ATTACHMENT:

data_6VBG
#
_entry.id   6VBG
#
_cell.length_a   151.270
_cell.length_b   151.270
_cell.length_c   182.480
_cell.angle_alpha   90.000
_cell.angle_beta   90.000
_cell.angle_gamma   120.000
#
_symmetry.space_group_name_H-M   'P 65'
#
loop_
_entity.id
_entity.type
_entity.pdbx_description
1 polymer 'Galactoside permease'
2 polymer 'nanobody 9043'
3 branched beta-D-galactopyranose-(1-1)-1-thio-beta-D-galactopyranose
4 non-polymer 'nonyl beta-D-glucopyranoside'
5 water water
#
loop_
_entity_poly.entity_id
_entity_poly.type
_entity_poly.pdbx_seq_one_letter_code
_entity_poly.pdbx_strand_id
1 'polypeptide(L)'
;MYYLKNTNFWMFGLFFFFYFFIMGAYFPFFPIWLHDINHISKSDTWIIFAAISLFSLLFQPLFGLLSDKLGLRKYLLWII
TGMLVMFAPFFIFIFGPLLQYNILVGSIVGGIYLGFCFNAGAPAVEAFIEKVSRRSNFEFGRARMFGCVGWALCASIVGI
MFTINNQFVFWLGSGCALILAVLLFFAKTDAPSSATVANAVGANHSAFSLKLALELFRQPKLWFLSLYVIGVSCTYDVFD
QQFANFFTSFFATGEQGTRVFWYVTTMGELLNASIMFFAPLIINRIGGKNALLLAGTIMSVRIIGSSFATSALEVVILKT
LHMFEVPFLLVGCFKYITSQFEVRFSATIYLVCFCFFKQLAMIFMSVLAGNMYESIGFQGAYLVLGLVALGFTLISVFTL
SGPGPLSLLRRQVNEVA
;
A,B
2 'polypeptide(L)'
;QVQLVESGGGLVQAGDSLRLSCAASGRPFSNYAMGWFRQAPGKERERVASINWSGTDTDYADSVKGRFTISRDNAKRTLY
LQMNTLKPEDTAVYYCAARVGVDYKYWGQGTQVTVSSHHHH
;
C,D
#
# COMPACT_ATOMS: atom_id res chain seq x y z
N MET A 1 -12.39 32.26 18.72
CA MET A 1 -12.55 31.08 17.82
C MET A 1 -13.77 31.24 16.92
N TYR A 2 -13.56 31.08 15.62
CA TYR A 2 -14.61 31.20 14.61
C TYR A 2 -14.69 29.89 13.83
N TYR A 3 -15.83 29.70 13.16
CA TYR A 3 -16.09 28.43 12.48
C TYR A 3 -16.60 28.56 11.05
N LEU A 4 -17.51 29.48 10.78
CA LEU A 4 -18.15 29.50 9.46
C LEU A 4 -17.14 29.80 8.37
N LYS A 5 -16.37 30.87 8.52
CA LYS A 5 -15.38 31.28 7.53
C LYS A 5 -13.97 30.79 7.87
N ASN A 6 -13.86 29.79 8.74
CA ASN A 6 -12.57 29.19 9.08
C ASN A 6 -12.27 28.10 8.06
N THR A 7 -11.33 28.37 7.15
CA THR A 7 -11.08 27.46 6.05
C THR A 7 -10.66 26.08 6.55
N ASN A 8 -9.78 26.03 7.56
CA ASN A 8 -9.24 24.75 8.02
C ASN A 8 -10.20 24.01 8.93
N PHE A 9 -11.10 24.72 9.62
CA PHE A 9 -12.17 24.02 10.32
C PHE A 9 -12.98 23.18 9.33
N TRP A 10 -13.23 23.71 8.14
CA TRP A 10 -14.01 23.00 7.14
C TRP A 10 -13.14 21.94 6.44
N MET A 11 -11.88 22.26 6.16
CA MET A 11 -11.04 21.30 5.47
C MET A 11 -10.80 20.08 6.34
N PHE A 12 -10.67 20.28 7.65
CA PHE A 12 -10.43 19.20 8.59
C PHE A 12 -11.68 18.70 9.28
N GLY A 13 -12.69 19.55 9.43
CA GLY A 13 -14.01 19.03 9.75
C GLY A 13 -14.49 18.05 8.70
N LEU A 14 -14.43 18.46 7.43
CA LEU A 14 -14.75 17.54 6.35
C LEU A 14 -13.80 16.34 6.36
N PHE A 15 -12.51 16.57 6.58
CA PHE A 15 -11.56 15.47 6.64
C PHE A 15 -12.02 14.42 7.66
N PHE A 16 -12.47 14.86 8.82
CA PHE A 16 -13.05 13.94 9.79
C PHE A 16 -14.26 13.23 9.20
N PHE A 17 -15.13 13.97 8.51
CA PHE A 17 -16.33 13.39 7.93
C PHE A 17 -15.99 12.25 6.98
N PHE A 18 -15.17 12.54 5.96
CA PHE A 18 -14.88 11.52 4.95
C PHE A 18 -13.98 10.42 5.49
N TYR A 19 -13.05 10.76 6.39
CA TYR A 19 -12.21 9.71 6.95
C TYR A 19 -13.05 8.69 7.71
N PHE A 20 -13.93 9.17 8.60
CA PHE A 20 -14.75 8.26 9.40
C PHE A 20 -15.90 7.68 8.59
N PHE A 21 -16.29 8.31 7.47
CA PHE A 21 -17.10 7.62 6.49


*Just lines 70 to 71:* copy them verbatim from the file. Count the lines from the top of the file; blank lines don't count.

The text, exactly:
CA PHE A 9 -12.17 24.02 10.32
C PHE A 9 -12.98 23.18 9.33